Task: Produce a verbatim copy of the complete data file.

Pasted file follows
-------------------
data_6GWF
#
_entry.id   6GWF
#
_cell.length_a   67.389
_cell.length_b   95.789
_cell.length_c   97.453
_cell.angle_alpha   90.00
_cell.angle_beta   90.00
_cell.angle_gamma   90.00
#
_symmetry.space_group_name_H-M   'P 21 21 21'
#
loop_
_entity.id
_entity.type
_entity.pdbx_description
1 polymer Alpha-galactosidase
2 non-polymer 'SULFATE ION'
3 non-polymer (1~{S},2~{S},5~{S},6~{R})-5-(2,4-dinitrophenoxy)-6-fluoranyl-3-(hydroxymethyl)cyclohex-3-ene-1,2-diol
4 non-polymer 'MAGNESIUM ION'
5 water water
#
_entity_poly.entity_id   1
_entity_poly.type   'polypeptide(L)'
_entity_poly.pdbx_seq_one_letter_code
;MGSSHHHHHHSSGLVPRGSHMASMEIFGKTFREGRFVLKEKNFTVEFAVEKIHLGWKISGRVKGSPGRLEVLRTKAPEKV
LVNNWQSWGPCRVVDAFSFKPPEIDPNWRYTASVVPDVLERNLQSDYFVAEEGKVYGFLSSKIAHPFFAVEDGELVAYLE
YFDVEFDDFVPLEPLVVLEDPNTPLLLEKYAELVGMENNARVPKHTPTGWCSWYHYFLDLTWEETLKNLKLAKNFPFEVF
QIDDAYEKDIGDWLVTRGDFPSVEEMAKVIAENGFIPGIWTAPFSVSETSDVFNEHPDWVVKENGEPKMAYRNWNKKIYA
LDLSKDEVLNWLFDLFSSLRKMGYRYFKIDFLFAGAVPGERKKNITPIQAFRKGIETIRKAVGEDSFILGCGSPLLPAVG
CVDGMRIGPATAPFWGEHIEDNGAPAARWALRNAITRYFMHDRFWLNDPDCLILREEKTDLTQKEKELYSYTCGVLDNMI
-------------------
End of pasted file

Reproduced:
data_6GWF
#
_entry.id   6GWF
#
_cell.length_a   67.389
_cell.length_b   95.789
_cell.length_c   97.453
_cell.angle_alpha   90.00
_cell.angle_beta   90.00
_cell.angle_gamma   90.00
#
_symmetry.space_group_name_H-M   'P 21 21 21'
#
loop_
_entity.id
_entity.type
_entity.pdbx_description
1 polymer Alpha-galactosidase
2 non-polymer 'SULFATE ION'
3 non-polymer (1~{S},2~{S},5~{S},6~{R})-5-(2,4-dinitrophenoxy)-6-fluoranyl-3-(hydroxymethyl)cyclohex-3-ene-1,2-diol
4 non-polymer 'MAGNESIUM ION'
5 water water
#
_entity_poly.entity_id   1
_entity_poly.type   'polypeptide(L)'
_entity_poly.pdbx_seq_one_letter_code
;MGSSHHHHHHSSGLVPRGSHMASMEIFGKTFREGRFVLKEKNFTVEFAVEKIHLGWKISGRVKGSPGRLEVLRTKAPEKV
LVNNWQSWGPCRVVDAFSFKPPEIDPNWRYTASVVPDVLERNLQSDYFVAEEGKVYGFLSSKIAHPFFAVEDGELVAYLE
YFDVEFDDFVPLEPLVVLEDPNTPLLLEKYAELVGMENNARVPKHTPTGWCSWYHYFLDLTWEETLKNLKLAKNFPFEVF
QIDDAYEKDIGDWLVTRGDFPSVEEMAKVIAENGFIPGIWTAPFSVSETSDVFNEHPDWVVKENGEPKMAYRNWNKKIYA
LDLSKDEVLNWLFDLFSSLRKMGYRYFKIDFLFAGAVPGERKKNITPIQAFRKGIETIRKAVGEDSFILGCGSPLLPAVG
CVDGMRIGPATAPFWGEHIEDNGAPAARWALRNAITRYFMHDRFWLNDPDCLILREEKTDLTQKEKELYSYTCGVLDNMI